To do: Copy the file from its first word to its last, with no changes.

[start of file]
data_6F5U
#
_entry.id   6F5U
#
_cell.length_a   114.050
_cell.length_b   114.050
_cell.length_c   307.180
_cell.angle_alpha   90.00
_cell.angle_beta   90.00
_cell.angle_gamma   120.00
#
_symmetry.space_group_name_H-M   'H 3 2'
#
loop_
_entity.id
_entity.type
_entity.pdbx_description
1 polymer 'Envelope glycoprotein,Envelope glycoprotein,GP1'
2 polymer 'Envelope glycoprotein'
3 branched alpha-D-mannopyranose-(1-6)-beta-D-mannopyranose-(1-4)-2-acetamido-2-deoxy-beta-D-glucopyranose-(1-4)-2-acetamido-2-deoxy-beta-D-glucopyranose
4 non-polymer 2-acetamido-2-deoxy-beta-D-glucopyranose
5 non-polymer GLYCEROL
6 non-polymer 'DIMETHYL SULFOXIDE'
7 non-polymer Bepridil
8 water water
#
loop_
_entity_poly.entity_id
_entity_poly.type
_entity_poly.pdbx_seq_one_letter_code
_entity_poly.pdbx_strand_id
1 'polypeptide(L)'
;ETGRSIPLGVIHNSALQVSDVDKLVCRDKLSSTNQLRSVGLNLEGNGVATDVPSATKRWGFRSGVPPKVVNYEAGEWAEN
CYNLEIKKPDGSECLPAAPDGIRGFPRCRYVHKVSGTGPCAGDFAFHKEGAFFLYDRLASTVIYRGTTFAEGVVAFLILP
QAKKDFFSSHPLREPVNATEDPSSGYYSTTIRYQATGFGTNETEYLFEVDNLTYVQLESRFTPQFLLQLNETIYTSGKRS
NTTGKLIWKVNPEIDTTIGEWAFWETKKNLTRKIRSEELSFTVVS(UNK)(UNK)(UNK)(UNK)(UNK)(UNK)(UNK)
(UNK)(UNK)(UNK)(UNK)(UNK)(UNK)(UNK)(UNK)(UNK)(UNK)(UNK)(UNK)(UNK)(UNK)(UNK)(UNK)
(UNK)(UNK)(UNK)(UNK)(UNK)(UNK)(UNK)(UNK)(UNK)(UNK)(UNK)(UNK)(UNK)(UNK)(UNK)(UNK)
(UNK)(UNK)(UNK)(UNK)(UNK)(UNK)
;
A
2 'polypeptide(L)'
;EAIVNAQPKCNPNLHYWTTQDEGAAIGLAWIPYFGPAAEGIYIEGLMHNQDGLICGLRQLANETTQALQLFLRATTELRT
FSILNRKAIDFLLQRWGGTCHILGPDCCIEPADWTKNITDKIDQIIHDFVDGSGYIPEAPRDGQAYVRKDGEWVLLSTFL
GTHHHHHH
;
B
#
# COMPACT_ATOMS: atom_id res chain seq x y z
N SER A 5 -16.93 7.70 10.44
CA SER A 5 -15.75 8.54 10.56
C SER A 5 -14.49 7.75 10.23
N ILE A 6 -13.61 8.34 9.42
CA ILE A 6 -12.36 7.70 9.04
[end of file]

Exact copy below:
data_6F5U
#
_entry.id   6F5U
#
_cell.length_a   114.050
_cell.length_b   114.050
_cell.length_c   307.180
_cell.angle_alpha   90.00
_cell.angle_beta   90.00
_cell.angle_gamma   120.00
#
_symmetry.space_group_name_H-M   'H 3 2'
#
loop_
_entity.id
_entity.type
_entity.pdbx_description
1 polymer 'Envelope glycoprotein,Envelope glycoprotein,GP1'
2 polymer 'Envelope glycoprotein'
3 branched alpha-D-mannopyranose-(1-6)-beta-D-mannopyranose-(1-4)-2-acetamido-2-deoxy-beta-D-glucopyranose-(1-4)-2-acetamido-2-deoxy-beta-D-glucopyranose
4 non-polymer 2-acetamido-2-deoxy-beta-D-glucopyranose
5 non-polymer GLYCEROL
6 non-polymer 'DIMETHYL SULFOXIDE'
7 non-polymer Bepridil
8 water water
#
loop_
_entity_poly.entity_id
_entity_poly.type
_entity_poly.pdbx_seq_one_letter_code
_entity_poly.pdbx_strand_id
1 'polypeptide(L)'
;ETGRSIPLGVIHNSALQVSDVDKLVCRDKLSSTNQLRSVGLNLEGNGVATDVPSATKRWGFRSGVPPKVVNYEAGEWAEN
CYNLEIKKPDGSECLPAAPDGIRGFPRCRYVHKVSGTGPCAGDFAFHKEGAFFLYDRLASTVIYRGTTFAEGVVAFLILP
QAKKDFFSSHPLREPVNATEDPSSGYYSTTIRYQATGFGTNETEYLFEVDNLTYVQLESRFTPQFLLQLNETIYTSGKRS
NTTGKLIWKVNPEIDTTIGEWAFWETKKNLTRKIRSEELSFTVVS(UNK)(UNK)(UNK)(UNK)(UNK)(UNK)(UNK)
(UNK)(UNK)(UNK)(UNK)(UNK)(UNK)(UNK)(UNK)(UNK)(UNK)(UNK)(UNK)(UNK)(UNK)(UNK)(UNK)
(UNK)(UNK)(UNK)(UNK)(UNK)(UNK)(UNK)(UNK)(UNK)(UNK)(UNK)(UNK)(UNK)(UNK)(UNK)(UNK)
(UNK)(UNK)(UNK)(UNK)(UNK)(UNK)
;
A
2 'polypeptide(L)'
;EAIVNAQPKCNPNLHYWTTQDEGAAIGLAWIPYFGPAAEGIYIEGLMHNQDGLICGLRQLANETTQALQLFLRATTELRT
FSILNRKAIDFLLQRWGGTCHILGPDCCIEPADWTKNITDKIDQIIHDFVDGSGYIPEAPRDGQAYVRKDGEWVLLSTFL
GTHHHHHH
;
B
#
# COMPACT_ATOMS: atom_id res chain seq x y z
N SER A 5 -16.93 7.70 10.44
CA SER A 5 -15.75 8.54 10.56
C SER A 5 -14.49 7.75 10.23
N ILE A 6 -13.61 8.34 9.42
CA ILE A 6 -12.36 7.70 9.04